The Sammlung Boros private collection of contemporary art is a remarkable story of history, architecture and artistic curation housed in a former WWII bunker in Berlin-Mitte.
The word ‘bunker’ is not used lightly here. The entire building is a breathtaking architectural feat housing 130 artworks by 23 different artists under a 3 meter-thick concrete roof. The Bunker’s foundations stretch 7m deep and even the walls are 1.40m wide.
In past times the Bunker served as an air-raid shelter, a prison and a fetish club. Histories that are still evident in old pockets of paint found on the inside walls. Up to head height scraps of bright, fluorescent colours are left over from the club’s dancefloors. Above them, black blocks make clear the old fetish rooms’ locations. Higher still you'll find Soviet prisoners’ graffiti and Russian swear words scrawled into the walls.
Klara Lidén: Teenage Room
If renovated and curated badly, the intersection of war, art and sex found at the Bunker would have created the worst sort of cliched art space. But the lengthy four-year conversion process - overseen by owners Christian and Karen Boros - was clearly painstakingly undertaken. The 3000 m2 large exhibition space manages to be - paradoxically - both wonderfully pared-back and totally overwhelming in the same instance.
Michael Sailstorfer: Popcorn
Key to this conversion was knocking through the vast concrete walls to create open and intertwined rooms where artworks can be viewed from numerous directions and on more than one level. Pockets of sounds and smells from the various mixed-media installations echo throughout the building so that on every one of the Bunker’s five floors, the visitor is confronted with overlapping soundscapes. Alicja Kwade’s amplification of the sound of a clock’s ticking, for example, means the entire Bunker resonates with the passage of time. And as a result, the whole exhibition is suspended within an adventure that continually cross-references itself.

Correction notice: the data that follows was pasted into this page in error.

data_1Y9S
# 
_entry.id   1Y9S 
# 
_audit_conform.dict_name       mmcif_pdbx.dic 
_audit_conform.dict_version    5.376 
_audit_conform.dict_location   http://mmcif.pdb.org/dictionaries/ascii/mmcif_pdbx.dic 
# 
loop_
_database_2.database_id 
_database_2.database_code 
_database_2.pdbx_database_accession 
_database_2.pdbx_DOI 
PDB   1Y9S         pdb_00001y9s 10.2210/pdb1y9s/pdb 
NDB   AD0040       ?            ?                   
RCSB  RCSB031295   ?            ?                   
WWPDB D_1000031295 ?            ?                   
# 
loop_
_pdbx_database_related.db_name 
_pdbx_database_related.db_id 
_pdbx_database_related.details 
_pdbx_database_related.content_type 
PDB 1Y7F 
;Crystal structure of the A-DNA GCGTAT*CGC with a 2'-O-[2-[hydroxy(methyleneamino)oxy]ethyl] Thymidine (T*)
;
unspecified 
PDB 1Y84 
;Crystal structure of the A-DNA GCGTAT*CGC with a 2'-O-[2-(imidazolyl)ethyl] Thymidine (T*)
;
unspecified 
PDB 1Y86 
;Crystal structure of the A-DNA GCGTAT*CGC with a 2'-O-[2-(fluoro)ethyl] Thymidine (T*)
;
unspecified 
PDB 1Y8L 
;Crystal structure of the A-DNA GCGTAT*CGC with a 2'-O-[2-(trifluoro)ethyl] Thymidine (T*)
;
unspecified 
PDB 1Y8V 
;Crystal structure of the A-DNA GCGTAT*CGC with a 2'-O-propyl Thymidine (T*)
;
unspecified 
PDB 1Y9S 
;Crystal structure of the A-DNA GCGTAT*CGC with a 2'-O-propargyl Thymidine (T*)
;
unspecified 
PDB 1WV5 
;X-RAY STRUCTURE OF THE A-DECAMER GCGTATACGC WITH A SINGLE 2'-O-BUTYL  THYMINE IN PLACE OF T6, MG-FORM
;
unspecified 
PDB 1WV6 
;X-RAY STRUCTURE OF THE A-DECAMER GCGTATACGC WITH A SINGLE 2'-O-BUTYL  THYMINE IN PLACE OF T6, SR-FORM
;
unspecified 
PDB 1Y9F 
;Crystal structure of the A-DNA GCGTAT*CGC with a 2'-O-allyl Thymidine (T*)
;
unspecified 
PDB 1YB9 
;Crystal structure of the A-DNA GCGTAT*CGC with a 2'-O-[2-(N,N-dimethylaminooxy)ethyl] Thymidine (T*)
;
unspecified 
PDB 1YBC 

Ai Weiwei: Tree
All of the artworks on display come direct from Christian and Karen Boros’ personal collection. Many of the bigger items such as Ai Weiwei’s six-meter high Tree and Michael Sailstorfer’s Popcorn are so large they couldn’t reasonably be exhibited in a space any smaller. When asked about this, Christian Boros said: “Art is created to be noticed. It should not be allowed to disappear into boxes and storerooms; it should be put on display. Collecting brings with it certain obligations.”
Thomas Ruff: Stern
The current exhibition in the Bunker includes site-specific works by Klara Lidén, astronomical pictures by Thomas Ruff, photography by Turner prize winner Wolfgang Tillmans, and fragments of the Statue of Liberty reconstructed to scale by artist Danh Vo.
Danh Vo: We the people
But regardless of whether those names mean anything to you or not; the Sammlung Boros Bunker is a creative shelter so awe-inspiring that you simply have to see it for yourself. It will tear down any walls you might have erected between the art, architecture, curation and design worlds - even those that are 1.40m thick.